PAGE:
How warm can we get this weekend?

That is a question that houses so much meaning as we head into what is likely to be the warmest weekend in months and could eliminate all but traces of snow left in central and southern Minnesota.

But, there are an unusually high number of factors that will lead to our warmth both Saturday and Sunday. How these variables come to pass could lead to a 15-degree swing for some of us.

Very warm air will be surging northward into Minnesota over the weekend, but how far north it goes depends on a number of variables

Warm air will be surging northward out of the Southern Plains starting Friday afternoon. Warm air, however, doesn’t move like you think it does. It’s not just simply warm air moving along the ground and heading northward like driving your car down the interstate. Warm air actually moves northward at a level well above our heads. This happens because warm air rises. So as it pushes northward into colder regions, it actually starts climbing in elevation.  This leads to the majority of our warm air getting transported northward somewhere between 3,000 and 6,000 feet up. Once it gets above a location, the sun rises and begins to heat the ground.

This allows that warming air near the ground to rise and begin mixing with the cooler air between the ground and the warmer air 3,000 feet above it. At some point during the day, typically by late morning or early afternoon, this rising surface warmth makes it to that warmer air above it and begins to mix. This mixing forces some of this air back to ground level where it heats up even more. It’s this mixing element that is needed to get REALLY warm any time of year, but especially during the spring and fall. 

The tough part about this fact though is that there are many days this time of year that this mixing does NOT occur because of our limited sunshine and limited ability to warm the ground because of snow cover. But now that the snow is dwindling quickly, can we actually mix up to 3,000 feet? That’s the million dollar question.

So what happens if we don’t? Well, those 60s on Sunday turn into upper 40s and low 50s. What if we mix more than expected? Well, then those 50s and 60s on Sunday turn into 70s. Sounds like a crapshoot doesn’t it? Well, honestly it pretty much is. But, experience and other variables can help us determine what the outcome can be.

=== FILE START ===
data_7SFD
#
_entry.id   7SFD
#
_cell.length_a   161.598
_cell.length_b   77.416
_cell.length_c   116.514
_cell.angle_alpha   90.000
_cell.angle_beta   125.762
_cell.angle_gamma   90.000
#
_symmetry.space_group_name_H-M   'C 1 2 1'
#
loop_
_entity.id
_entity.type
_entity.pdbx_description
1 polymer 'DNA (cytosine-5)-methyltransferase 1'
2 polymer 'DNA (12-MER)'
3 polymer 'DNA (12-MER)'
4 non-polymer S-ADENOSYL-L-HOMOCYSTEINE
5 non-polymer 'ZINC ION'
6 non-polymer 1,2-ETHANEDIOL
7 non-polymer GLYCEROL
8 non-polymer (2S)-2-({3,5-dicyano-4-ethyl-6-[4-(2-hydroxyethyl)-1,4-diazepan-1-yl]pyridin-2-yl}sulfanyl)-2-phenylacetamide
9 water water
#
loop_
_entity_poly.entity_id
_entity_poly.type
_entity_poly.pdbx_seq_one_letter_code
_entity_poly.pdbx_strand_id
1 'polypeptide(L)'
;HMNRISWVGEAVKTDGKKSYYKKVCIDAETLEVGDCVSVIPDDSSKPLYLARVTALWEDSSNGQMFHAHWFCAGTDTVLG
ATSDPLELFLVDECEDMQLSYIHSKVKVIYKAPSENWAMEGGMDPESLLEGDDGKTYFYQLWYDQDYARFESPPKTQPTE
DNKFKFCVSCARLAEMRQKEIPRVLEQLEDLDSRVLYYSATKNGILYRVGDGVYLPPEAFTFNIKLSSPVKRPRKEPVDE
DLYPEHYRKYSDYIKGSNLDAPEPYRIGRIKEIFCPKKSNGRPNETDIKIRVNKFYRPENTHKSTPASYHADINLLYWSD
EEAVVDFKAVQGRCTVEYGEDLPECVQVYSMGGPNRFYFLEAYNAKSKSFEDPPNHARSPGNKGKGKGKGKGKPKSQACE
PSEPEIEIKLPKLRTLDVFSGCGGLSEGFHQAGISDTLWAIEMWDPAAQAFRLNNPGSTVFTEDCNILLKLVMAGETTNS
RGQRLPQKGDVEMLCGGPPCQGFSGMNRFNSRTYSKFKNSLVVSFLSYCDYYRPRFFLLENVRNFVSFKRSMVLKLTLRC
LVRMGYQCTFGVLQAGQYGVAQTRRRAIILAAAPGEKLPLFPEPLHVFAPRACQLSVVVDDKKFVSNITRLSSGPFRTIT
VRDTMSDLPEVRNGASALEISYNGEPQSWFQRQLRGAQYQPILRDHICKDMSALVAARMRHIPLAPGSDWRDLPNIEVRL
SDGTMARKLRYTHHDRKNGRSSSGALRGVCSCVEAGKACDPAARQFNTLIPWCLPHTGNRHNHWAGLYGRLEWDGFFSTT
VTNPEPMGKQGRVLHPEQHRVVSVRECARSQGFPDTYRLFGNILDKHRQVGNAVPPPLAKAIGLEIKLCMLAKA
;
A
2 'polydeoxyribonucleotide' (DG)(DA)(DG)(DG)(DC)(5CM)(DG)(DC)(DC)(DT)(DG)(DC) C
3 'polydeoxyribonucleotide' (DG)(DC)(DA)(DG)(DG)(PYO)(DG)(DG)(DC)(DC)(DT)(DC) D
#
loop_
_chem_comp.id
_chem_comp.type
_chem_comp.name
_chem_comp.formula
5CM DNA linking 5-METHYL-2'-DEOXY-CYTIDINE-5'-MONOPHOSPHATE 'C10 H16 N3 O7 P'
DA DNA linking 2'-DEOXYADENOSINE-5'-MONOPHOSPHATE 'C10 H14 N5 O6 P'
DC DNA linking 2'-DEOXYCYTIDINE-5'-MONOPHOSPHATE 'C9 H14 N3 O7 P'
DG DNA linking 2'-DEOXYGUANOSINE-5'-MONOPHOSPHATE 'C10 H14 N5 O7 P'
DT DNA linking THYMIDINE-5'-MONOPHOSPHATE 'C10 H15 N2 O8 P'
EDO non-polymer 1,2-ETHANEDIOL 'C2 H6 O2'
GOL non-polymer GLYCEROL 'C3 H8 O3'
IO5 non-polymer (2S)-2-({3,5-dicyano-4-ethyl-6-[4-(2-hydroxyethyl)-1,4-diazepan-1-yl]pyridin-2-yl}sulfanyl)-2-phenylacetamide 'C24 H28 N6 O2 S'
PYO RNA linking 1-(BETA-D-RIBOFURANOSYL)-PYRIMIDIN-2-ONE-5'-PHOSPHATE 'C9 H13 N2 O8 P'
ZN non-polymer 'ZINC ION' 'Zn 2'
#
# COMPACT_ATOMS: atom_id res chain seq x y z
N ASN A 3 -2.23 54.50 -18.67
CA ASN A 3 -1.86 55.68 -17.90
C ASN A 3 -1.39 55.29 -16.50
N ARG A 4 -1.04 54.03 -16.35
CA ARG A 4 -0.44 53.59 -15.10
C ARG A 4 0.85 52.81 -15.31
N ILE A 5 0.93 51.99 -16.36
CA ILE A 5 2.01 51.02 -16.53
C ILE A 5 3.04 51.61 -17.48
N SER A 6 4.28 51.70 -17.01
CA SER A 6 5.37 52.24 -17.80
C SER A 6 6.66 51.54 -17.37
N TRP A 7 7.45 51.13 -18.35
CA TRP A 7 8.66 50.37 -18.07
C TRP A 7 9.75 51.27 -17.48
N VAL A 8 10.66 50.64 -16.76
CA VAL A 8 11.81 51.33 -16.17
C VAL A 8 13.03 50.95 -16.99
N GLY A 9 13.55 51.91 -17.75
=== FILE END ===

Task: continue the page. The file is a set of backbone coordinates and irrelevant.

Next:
Other factors include wind direction, cloud cover, snow cover, computer model bias, wind speed, atmospheric temperature pooling, moisture content and about a thousand other things. Ultimately though, cloud cover, wind direction and snow cover in your location will likely determine just how warm you get.

This is the current snow depth based off computer model interpretation. When snow begins to melt, it can take several days for computer models to interpret that factor. Therefore the days following some significant melting, temperatures are often dra

For example, in areas that still have significant snow cover north of I-94, it will not be in the 60s this weekend. Plenty of 40s, and maybe even a few 50s, but that’s likely the extent of it. For areas though that don’t have significant snow pack left, then 60s are certainly possible for Sunday. But, it will depend on where the cold front ends up sitting and just how much cloud cover rolls in.

A snap shot to Sunday afternoon where there will be an approaching cold front and cloud cover across much of the north, but sunshine and southerly flow in the south. This is likely to lead to a large temperature gradient across the state, but the exa

Futurecast has this cold front across far northern Minnesota, with the associated clouds stretching a bit further south from there. BUT, if these end up further south, then there will be far fewer of us that get into those warm temperatures on Sunday.

What is even more amazing to see though, is that there could easily be a 40-degree temperature spread statewide Sunday afternoon with the Interstate 90 corridor close to 70 while areas near the Canadian border hover near the freeze mark. It ill be a very interesting weekend and a fairly typical Minnesota spring-like day.